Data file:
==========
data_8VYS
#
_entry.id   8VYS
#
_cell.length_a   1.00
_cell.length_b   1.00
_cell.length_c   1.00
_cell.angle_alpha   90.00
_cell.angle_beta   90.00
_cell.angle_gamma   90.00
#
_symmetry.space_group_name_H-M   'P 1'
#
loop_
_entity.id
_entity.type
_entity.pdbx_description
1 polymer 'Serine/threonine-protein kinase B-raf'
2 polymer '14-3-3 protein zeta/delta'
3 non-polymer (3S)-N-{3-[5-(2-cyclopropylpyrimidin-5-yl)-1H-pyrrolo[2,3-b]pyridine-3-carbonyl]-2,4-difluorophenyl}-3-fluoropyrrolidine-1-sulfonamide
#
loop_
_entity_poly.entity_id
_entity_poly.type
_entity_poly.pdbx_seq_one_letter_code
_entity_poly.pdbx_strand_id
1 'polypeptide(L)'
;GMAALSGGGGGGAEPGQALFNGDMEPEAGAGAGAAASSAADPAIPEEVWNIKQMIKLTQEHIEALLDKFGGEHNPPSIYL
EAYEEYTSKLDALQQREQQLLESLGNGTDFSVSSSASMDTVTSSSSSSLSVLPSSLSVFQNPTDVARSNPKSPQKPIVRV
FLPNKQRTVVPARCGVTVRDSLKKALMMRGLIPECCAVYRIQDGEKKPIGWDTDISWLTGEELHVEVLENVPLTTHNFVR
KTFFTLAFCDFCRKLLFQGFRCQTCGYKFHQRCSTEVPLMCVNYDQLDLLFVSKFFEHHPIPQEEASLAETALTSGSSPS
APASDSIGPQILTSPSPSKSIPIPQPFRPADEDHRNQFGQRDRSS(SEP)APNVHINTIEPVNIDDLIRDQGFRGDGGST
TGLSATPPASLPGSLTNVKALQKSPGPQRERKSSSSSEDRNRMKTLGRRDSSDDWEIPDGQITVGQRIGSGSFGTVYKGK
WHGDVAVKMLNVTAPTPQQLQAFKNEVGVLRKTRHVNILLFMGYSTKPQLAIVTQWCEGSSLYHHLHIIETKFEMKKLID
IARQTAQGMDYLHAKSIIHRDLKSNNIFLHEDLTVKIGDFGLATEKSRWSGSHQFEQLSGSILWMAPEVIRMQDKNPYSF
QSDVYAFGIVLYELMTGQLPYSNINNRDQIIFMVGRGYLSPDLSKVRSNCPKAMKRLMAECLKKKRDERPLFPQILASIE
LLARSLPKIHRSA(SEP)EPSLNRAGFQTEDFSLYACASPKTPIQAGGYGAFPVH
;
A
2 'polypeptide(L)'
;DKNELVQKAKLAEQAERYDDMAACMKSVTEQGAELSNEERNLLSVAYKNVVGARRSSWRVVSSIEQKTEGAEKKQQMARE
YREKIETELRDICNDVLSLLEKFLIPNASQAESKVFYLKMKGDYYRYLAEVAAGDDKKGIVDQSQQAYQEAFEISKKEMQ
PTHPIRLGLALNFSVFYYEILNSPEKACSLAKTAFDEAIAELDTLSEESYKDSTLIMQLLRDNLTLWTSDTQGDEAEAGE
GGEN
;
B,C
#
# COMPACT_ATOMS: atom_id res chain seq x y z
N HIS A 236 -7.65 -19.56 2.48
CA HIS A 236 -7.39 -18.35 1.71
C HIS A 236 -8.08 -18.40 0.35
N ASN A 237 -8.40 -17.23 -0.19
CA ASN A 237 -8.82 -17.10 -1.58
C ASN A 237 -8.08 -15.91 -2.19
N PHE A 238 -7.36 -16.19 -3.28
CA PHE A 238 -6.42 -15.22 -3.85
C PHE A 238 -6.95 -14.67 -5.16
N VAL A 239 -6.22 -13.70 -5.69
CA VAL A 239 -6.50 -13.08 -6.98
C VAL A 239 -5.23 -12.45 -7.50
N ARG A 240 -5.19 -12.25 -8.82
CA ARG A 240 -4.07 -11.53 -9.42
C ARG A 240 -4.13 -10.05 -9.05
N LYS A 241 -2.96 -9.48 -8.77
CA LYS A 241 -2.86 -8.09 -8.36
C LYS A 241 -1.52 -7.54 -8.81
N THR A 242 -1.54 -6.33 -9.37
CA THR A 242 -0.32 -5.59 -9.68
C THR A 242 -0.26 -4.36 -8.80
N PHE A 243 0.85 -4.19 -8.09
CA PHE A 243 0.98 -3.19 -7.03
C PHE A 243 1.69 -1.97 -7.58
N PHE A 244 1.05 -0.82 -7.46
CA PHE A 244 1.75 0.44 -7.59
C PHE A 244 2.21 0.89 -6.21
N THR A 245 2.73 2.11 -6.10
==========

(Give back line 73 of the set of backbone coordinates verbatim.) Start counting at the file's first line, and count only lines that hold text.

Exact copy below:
N PHE A 244 1.05 -0.82 -7.46